Do you regularly make your clients and prospects laugh? On purpose, I mean. There’s good reason to spill humor all over your consulting firm’s work.
My team’s extensive, proprietary research among consulting firm leaders suggests you’ve been hilarious. Not recently, of course, but before you led a consulting firm. Or, perhaps, before you had teenagers.
Well, bring the fun back, Jack!
Making consulting playful is good for your health, as proven by the fact that “consulting” can be rearranged to spell “lung” and “tonsil.” *
It’s also good for your firm, as I’ve discussed here and here and here.
Funny Firms Win More Clients, Better Clients, and Higher Fees
Laughing with your prospective clients delivers large doses of dopamine, serotonin and cash, lifting everyone’s moods and your bank balance.*
Laughter also triggers the release of oxytocin, a hormone that encourages social bonding, boosts trust, and accelerates information sharing. And, as you know, building trust and gathering information are two keys to winning consulting engagements.
Proof: People who watched a funny video in a study revealed 30% more personal information than those who watched a serious video.
More proof: In an oft-cited, but impossible to find study by O’Quinn and Aronoff, participants negotiated an expensive purchase. Sellers who jokingly included “my pet frog” in the final offer received an 18% jump in value compared to participants who didn’t hop on the humor approach.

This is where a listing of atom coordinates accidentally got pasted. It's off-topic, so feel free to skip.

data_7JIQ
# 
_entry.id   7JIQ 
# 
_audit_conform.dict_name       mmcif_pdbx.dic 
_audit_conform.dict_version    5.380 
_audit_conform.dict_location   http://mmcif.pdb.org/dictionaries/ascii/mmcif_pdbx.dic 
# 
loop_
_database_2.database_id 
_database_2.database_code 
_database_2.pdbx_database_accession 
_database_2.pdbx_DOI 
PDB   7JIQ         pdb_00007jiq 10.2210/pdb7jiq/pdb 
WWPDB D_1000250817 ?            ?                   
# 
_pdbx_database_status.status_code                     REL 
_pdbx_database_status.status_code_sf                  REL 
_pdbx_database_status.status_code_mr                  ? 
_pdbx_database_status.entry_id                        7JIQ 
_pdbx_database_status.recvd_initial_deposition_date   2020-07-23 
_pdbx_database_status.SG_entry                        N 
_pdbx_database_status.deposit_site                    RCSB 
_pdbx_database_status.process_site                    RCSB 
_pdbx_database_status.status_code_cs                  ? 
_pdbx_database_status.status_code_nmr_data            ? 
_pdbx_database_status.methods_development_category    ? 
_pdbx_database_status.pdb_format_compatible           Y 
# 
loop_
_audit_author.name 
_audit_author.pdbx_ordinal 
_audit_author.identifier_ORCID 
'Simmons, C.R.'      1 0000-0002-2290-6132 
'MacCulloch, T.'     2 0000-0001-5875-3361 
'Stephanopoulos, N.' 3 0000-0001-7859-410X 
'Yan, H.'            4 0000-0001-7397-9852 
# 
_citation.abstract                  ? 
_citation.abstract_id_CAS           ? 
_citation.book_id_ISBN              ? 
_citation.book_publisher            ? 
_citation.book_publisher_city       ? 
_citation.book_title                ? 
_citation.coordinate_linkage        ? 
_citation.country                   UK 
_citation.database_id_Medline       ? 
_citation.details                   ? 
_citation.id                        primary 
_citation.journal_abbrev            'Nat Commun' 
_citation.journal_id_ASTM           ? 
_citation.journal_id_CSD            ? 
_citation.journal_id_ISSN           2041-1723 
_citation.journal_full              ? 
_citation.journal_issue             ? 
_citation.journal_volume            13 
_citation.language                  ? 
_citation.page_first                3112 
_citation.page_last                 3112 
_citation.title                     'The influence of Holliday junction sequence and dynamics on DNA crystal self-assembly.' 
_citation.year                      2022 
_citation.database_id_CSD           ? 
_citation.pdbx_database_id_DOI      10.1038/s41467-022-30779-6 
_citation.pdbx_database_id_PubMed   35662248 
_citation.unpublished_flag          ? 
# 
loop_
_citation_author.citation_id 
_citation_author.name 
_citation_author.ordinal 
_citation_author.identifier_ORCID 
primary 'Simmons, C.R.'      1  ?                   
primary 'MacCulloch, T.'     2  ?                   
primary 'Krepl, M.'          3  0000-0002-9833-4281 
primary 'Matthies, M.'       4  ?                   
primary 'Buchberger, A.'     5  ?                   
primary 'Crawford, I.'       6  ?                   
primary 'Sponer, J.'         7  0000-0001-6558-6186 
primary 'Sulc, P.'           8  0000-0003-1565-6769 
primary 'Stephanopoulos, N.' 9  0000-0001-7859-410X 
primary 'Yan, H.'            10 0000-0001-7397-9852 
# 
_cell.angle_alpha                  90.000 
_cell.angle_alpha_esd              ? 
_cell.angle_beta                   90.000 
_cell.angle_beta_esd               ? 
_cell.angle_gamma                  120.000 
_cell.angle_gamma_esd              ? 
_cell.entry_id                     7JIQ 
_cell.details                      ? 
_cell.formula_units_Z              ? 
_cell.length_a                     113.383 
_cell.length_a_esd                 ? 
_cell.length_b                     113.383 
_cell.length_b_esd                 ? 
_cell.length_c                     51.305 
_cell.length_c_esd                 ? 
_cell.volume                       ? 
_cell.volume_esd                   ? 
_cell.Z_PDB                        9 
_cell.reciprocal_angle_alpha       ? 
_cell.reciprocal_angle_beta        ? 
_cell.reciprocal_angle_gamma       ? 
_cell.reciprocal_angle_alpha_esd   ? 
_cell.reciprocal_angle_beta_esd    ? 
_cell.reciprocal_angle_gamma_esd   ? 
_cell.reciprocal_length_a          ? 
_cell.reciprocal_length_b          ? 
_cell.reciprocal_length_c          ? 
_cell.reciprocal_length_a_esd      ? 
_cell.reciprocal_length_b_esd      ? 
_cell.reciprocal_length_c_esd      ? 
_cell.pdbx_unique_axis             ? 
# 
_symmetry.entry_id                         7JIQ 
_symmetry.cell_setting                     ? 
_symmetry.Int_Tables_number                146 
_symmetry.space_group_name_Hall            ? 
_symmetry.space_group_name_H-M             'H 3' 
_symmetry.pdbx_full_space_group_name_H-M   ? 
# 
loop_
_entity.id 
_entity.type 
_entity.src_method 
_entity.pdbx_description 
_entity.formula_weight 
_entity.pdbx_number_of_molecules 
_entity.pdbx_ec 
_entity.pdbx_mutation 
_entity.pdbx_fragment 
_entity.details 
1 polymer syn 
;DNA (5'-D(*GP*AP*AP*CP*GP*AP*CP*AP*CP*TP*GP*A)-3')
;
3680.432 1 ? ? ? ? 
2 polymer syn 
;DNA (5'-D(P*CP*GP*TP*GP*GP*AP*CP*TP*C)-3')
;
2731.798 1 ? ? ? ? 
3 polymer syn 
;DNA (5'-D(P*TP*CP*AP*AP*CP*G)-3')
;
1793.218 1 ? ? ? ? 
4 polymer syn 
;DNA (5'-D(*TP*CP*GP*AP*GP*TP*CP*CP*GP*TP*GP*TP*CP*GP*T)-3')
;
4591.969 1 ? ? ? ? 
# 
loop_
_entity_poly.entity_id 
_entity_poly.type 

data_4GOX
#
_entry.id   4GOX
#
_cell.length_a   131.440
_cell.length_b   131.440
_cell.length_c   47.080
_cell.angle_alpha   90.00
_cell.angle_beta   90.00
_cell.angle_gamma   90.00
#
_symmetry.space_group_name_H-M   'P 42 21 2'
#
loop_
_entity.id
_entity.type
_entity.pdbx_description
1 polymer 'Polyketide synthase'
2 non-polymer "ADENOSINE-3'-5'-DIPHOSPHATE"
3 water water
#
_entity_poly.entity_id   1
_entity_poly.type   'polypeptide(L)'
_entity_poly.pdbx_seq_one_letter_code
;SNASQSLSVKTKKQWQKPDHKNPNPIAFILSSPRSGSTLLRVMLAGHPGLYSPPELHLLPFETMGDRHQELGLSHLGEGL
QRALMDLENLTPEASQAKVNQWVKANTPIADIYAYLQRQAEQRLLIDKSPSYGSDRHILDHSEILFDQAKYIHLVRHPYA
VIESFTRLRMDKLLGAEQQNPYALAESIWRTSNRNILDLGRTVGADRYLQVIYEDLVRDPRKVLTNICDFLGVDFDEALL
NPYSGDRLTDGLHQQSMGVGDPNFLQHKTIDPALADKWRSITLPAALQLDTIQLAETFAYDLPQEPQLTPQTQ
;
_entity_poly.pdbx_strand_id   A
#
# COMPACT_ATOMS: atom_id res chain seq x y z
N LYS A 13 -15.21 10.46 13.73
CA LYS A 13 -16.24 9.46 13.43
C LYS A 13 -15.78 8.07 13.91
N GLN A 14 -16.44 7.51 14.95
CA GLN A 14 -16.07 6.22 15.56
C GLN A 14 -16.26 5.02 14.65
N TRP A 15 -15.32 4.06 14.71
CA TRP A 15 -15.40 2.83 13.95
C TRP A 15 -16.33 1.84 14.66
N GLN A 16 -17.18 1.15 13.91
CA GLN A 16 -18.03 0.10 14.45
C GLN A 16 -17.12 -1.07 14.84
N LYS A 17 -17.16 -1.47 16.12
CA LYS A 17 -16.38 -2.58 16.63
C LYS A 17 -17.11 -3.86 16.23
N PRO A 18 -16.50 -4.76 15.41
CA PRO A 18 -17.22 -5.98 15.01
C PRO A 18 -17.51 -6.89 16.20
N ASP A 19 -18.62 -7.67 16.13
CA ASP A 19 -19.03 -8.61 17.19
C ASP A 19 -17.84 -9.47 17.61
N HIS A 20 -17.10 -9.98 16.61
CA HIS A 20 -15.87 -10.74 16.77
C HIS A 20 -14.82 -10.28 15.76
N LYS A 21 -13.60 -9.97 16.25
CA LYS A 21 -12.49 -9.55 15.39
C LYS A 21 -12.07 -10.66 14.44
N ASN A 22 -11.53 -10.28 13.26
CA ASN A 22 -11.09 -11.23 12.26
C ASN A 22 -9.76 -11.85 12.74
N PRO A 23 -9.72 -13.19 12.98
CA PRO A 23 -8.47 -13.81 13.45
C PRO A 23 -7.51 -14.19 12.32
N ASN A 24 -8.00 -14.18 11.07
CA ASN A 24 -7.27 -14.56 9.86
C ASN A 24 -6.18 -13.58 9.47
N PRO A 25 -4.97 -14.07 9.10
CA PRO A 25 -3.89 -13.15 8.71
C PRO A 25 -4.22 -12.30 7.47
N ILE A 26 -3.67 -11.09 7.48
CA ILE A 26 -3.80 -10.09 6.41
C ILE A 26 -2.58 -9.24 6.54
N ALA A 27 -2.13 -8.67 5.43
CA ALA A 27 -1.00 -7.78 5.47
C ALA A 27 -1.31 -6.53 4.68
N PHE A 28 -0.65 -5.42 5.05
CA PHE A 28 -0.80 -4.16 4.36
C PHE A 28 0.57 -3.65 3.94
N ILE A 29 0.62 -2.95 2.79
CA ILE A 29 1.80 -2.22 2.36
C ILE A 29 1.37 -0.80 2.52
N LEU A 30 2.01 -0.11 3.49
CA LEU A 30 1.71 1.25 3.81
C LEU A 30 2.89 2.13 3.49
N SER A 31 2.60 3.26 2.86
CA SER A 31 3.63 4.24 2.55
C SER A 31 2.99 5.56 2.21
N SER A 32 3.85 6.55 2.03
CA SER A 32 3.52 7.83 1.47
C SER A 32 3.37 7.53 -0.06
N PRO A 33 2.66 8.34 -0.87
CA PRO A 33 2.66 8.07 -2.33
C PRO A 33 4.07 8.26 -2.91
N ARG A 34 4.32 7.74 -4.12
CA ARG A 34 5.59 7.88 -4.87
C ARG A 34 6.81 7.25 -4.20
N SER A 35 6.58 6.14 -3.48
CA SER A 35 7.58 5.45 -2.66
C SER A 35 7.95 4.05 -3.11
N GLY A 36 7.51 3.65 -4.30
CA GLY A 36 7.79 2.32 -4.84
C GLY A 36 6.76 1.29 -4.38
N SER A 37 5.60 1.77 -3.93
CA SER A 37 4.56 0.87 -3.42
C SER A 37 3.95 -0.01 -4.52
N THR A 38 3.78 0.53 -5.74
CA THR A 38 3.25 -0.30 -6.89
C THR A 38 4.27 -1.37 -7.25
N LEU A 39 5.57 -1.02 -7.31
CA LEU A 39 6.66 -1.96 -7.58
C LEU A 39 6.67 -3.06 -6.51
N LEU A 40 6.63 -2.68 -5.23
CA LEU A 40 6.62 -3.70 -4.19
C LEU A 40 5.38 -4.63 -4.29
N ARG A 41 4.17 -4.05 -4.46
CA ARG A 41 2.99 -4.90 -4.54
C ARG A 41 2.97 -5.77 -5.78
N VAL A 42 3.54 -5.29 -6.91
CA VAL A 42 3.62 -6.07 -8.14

Remember also that clients who laugh with you are more fun to collaborate with, make your days go faster and improve your mood outside of work hours.
5 Steps to Being a Funnier Consulting Firm
What’s your daily count of chortling, chuckling, thigh-slapping and holding your sides because they hurt (from laughing, not gas or appendicitis)? If it’s below three, you need practice.
As part of your daily ritual, visit sources that activate your laugh reflex. You can turn to funny videos, comedy routines, emails from your hysterical friend Sandy, or anything else that tickles your funny bone.
Prepare Your Humor in Advance
Humor needn’t be spontaneous. Stand up comics polish their routines over months or years, then trot out the exact same jokes every performance.
For instance, when asking the Heart Attack Question to establish a prospect’s budget, I always explain, “I’ve found that giving my clients cardiac arrest is bad for business.” Not the funniest line in the world, but prospects always laugh.
Everyone in your consulting firm should develop at least a handful of reliable, laugh-inducing lines they can bust out to lighten the mood with clients.
Be Self-Deprecating… Confidently
Make fun of yourself and your consulting firm. That behavior humanizes you, makes you appear more self-assured and can defuse tension.
First, though, you have to firmly embrace confidence in yourself and your consulting firm. If you’re feeling inferior (or you believe your prospect views you as inferior), then your self-deprecation may reinforce that unhelpful perspective and cost your business.
Be You, Only Funnier. But Still You
You’re not Jerry Seinfeld. If you were, you wouldn’t be reading this article. Don’t try to be him. Or anyone else, for that matter—even a very funny consultant whom you admire. Trying to be someone else who’s funny isn’t authentic and doesn’t work.